|02-07-2013, 05:39 PM||#1|
Joined: Apr 2011
Location: Patooty, Eastern Oklahoma
Honey Buns Does Colorado!
As promised long ago, here is the overdue Colorado Ride Report from our (wife and I) ride in September of 2012.
DAY ONE, Part One:
Okie doakie... off on the first adventure...
First things first: You must realize that one of the things that I find interesting is old railroad history and old railroad remnants. The more mountainous and rugged the old railroad, the more interest I find in it. Thus, it should come as no surprise that often I (we) will dovetail a ride to hit two birds with one stone: A great dual sport outing AND some historic stuff as well. So, some of our Colorado riding was centered around old abandoned railroads through the Rockies.
The first railroad we both wanted to see and ride was the old Florence & Cripple Creek narrow gauge railroad from near Canyon City to Victor/Cripple Creek. The F&CC was a short lived NG RR that only survived about 15 or so years. It ran through a very rugged canyon by the name of "Phantom Canyon". Though I have read and seen the photos in my F&CC book... I had never had the pleasure of seeing the F&CC's territory firsthand... so Honey Buns and I decided to go for it this year!
We left Canyon City bright and early the first day we were in Colorado. I was backpacking the essentials we would need to spend the night in Colorado Springs. Our intention was to ride the F&CC roadbed to the Victor/Cripple Creek area, then ride the Gold Camp Road (the roadbed of the Colorado Springs & Cripple Creek standard gauge RR) from Victor to Colorado Springs, spending the night at Colorado Springs, and return to Canyon City via the Gold Camp Road and Shelf Canyon Road on Monday morning.
This wouldn't work out as planned! (More on that later!)
Anyway, we saddled up and left Canyon City bright and early. It was a very nippy 4 mile ride on the hiway to reach Phantom Canyon Road. However once we turned onto Phantom Canyon Road, the speeds were lower and thus less nip in the ride. (Must point out that our riding gear choices do a great job of allowing us to comfortably ride in temps down into the low 30's.)
Oh, before you view the pics: Bear in mind that you absolutely, positively, CANNOT bring Colorado home in a camera. No way. The vista's are too grand, the canyons too steep, etc. Simply cannot. I'm not the best photographer, anyway, so I've done the best I could. That disclaimer made, here we go!
We hadn't gone far before we approached the first tunnel...
After passing through the first tunnel, the canyon narrowed, and the grade REALLY begin to steepen, 4% as I recall? (Steep for a railroad.) My photos just don't do the area justice. You can't imagine how quickly this was becoming spectacularly rugged. Here's a scene as we climbed... see the roadbed cut ahead?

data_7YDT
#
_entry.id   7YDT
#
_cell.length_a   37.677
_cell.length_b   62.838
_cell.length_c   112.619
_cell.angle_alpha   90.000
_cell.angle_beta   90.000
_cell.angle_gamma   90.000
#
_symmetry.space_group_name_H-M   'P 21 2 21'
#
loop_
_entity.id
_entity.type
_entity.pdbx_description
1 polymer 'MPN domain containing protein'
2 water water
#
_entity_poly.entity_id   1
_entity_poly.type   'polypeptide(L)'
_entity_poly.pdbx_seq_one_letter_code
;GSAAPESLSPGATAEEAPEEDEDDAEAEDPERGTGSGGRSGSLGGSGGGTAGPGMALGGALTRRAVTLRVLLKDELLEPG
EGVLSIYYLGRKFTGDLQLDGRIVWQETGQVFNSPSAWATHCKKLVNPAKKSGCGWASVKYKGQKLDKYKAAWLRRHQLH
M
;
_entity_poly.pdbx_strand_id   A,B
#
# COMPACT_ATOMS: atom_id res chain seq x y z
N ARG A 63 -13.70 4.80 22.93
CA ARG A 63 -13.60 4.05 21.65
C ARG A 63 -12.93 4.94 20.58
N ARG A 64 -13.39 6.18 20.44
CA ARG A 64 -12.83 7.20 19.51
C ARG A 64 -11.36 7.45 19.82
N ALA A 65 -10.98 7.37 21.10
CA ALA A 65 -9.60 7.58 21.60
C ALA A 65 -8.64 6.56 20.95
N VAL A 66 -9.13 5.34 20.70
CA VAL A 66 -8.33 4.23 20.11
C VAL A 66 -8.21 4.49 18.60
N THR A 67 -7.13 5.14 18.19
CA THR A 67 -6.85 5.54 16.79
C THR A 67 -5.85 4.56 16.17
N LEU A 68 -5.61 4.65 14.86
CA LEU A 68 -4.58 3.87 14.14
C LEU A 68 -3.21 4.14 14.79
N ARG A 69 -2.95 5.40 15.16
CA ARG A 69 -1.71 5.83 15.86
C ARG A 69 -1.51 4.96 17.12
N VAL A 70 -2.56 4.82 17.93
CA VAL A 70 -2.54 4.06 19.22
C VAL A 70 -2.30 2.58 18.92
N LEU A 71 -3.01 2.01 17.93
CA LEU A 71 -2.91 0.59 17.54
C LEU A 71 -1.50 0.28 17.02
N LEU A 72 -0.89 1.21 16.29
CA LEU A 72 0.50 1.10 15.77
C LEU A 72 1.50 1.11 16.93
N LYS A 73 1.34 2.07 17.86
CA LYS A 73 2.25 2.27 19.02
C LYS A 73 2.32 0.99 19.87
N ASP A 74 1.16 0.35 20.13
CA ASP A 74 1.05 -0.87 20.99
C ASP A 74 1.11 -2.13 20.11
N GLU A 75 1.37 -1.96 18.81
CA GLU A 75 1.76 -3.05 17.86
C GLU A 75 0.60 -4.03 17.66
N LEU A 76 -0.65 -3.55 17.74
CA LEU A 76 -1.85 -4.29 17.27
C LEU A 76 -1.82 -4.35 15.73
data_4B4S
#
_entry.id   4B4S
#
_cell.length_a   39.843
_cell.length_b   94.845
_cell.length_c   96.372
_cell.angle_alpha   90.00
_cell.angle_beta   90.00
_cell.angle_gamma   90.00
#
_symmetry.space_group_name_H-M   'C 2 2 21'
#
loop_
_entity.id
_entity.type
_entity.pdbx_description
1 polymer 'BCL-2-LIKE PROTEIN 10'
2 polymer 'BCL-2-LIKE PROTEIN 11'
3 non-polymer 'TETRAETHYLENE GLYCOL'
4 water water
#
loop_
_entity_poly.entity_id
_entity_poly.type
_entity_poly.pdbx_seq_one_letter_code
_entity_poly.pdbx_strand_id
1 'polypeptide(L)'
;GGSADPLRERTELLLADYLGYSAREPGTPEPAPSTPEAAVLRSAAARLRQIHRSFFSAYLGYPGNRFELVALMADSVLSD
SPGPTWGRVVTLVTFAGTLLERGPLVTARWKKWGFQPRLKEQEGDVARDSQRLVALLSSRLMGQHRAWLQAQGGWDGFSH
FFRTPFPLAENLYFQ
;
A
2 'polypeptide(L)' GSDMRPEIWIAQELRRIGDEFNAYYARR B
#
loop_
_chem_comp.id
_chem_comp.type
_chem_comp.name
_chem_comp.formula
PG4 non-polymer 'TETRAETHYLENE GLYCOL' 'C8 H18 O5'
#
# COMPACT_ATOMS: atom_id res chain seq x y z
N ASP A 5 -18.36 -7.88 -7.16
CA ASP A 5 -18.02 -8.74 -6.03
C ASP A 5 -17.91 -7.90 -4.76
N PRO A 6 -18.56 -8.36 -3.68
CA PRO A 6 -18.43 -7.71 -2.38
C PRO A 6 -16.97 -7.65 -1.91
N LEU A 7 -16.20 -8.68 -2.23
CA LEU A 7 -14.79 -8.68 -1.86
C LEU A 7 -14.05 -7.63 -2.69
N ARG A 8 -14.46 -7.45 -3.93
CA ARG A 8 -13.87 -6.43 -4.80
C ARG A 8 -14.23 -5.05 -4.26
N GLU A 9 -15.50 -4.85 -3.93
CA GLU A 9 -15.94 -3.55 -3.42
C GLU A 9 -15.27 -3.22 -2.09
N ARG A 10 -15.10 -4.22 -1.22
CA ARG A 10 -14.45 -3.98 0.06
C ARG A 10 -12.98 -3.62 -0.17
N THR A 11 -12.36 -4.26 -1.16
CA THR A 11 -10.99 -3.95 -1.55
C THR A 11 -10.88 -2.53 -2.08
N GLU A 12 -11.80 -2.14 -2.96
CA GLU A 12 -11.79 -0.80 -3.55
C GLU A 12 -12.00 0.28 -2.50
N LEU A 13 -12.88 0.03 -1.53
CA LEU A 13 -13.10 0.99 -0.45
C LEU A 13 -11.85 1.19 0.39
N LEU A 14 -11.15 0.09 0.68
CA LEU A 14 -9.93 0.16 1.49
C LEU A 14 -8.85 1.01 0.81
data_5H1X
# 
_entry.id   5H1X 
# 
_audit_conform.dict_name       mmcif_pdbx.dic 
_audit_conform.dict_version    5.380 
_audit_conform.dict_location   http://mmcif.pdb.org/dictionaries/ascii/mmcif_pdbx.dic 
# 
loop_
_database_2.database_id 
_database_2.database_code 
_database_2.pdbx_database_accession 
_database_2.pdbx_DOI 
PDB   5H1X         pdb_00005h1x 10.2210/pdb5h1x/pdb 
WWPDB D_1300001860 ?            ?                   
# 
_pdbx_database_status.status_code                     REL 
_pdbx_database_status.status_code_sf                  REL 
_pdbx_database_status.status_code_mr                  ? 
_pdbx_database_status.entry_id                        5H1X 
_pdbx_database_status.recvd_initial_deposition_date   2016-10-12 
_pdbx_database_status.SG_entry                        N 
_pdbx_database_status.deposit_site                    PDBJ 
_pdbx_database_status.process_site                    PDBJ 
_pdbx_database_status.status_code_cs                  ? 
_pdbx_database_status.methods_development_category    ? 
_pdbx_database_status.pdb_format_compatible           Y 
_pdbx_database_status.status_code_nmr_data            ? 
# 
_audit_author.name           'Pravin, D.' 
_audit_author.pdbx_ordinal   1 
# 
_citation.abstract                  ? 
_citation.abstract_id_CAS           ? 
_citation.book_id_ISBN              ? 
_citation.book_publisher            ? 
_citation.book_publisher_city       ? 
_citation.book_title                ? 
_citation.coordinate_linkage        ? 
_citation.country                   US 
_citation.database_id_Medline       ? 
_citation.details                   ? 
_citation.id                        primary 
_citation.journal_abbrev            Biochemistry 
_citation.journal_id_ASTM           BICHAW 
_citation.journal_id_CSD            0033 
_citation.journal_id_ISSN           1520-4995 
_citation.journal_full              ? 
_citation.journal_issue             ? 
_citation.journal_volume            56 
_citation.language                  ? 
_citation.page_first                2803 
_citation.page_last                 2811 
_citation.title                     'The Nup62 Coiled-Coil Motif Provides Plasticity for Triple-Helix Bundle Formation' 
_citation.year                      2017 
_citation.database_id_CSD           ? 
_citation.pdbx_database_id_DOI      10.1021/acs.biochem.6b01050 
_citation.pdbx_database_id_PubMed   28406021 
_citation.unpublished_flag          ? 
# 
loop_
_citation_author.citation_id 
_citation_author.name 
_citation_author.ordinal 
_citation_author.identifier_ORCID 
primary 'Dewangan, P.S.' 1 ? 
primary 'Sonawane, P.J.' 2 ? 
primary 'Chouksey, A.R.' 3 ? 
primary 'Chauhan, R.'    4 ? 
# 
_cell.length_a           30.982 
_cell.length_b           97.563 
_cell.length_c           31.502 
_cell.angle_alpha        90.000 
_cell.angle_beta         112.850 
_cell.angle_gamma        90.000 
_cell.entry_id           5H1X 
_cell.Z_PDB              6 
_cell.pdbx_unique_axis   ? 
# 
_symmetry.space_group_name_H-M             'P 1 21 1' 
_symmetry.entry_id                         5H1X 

Another scene as we climbed and did our things on our dual sport bikes. The smells of the trees and all were fantastic as we continued up Phantom Canyon!
Up we climb as we pass through another tunnel...
The state of Colorado has left some of the bridges in place, converted for vehicular travel. Here is what is called "Steel Bridge". My picture can't convey the tightness of this railroad curve, nor the steep grade on which the roadbed is rising. Incredible to be there!
On up into the canyon. Here we look back at what we've come through. Can you discern the tiny notch where the rails/road pass between the rocks?
The last day I worked before leaving for Colorado it was 95 degrees and high humidity. It was still very uncomfortable in Oklahoma. Up here, the leafs are already turning!
Eventually we climbed our way out of Phantom Canyon, and arrived in the high meadows of the area. We had climbed something like 5000' in 30 miles or so. That's quite a feat for a railroad! Here's Honey Buns looking over at the town of Victor, where we would eat a delicious meal at a diner that was in one of the 100-120 year old buildings. (The building used to be a bar with a bordello upstairs! Or, as the lady owner said, it was a "Gentleman's Club". ) It is SO cool how that you can find so many towns in Colorado that are literally steeped in history. It is also cool how that many of them take pride and care in preserving that history.
I'll begin to close this first segment with a closer look at Victor.
We arrived just in time at Victor. You see, with the ridiculous prices of gold nowadays, they have reopened the mines around Cripple Creek and Victor. Money wins out every time: Some of the old mining sites are being covered up with the tailings of the new mining that's taking place. The lady at the diner said that within 2-3 years, some of Victor's historical mines were going to be forever lost to the new mining that's taking place. Get up there and enjoy it while you can!
Next up: We ride a portion of the Colorado Springs & Cripple Creek standard gauge railroad... and then litterally DROP down into Colorado Springs on an old stage coach road... where Mayhem awaited!
1969 - 2012: 43 Years Of Riding And Still Counting!
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